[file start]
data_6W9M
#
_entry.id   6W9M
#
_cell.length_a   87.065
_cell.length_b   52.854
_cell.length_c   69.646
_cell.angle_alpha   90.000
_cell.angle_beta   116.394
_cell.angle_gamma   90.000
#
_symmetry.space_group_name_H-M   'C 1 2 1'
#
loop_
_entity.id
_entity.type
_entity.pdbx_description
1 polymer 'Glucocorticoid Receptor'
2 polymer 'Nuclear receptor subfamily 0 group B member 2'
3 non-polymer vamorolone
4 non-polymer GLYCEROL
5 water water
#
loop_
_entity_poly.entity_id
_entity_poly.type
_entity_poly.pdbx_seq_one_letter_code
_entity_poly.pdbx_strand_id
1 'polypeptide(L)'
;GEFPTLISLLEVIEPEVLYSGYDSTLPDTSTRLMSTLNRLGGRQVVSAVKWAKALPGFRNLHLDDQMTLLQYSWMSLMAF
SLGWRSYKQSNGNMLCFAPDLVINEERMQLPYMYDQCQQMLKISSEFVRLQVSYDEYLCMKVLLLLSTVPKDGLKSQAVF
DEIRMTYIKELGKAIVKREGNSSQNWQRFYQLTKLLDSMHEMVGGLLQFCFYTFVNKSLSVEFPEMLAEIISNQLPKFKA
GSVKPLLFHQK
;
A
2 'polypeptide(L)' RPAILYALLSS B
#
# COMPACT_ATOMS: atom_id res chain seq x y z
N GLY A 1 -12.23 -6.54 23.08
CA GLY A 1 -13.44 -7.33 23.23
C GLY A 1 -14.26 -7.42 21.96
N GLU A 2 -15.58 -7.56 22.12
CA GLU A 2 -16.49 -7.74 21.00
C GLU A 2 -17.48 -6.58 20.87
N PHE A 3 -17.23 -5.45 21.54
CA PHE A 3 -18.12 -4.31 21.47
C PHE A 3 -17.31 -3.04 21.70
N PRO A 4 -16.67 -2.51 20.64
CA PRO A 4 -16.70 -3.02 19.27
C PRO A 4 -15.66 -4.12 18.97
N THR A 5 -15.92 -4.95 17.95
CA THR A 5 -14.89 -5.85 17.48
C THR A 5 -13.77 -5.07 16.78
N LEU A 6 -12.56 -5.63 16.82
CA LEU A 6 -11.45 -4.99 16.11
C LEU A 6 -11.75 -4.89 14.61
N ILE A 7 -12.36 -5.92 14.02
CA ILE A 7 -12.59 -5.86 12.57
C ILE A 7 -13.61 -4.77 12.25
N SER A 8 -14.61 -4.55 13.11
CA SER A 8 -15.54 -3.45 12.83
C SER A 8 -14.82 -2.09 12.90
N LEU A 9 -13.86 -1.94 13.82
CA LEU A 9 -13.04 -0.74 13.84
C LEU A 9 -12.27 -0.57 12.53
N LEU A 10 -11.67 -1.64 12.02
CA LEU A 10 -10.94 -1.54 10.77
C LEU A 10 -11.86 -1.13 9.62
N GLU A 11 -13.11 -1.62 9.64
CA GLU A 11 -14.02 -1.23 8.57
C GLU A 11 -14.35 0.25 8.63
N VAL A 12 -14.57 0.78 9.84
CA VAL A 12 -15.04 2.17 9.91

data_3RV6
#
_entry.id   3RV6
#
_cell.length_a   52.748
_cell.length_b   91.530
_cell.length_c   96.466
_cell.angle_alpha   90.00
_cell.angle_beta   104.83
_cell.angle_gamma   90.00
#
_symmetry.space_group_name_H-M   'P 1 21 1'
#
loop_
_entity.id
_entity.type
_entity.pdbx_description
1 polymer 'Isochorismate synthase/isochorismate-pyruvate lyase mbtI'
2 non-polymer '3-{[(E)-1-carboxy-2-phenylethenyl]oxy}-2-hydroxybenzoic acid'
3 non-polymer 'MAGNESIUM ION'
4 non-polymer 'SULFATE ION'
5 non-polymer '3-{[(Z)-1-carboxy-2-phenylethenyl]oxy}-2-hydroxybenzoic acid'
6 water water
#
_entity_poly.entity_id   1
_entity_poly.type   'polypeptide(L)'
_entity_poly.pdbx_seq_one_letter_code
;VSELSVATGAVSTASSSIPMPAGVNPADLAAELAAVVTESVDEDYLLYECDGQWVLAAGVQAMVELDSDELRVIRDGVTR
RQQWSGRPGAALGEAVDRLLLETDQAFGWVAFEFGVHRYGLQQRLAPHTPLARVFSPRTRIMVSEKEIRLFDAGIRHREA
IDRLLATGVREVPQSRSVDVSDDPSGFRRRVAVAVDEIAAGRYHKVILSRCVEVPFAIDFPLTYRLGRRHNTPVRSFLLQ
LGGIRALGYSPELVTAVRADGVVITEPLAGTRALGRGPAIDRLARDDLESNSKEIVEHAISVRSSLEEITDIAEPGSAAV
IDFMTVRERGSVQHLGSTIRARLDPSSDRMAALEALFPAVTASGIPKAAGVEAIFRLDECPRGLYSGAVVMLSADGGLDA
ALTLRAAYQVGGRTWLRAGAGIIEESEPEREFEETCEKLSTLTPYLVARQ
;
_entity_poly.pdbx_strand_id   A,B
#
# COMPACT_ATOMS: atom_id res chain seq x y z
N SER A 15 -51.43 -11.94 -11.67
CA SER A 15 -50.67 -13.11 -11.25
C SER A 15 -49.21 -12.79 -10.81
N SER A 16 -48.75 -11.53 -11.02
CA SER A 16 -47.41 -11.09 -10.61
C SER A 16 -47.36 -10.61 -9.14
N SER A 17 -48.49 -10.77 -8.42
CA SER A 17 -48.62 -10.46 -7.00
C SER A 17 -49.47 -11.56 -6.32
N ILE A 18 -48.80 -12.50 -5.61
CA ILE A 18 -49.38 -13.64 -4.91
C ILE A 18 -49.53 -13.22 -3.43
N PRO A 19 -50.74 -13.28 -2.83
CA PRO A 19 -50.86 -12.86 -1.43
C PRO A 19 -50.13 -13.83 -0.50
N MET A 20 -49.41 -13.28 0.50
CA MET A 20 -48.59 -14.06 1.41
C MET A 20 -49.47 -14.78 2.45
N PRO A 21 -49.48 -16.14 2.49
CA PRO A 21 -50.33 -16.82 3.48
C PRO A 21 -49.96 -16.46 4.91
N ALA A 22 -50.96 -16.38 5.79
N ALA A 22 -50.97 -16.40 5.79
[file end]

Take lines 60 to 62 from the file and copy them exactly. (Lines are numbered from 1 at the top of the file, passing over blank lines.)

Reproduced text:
N SER A 8 -14.61 -4.55 13.11
CA SER A 8 -15.54 -3.45 12.83
C SER A 8 -14.82 -2.09 12.90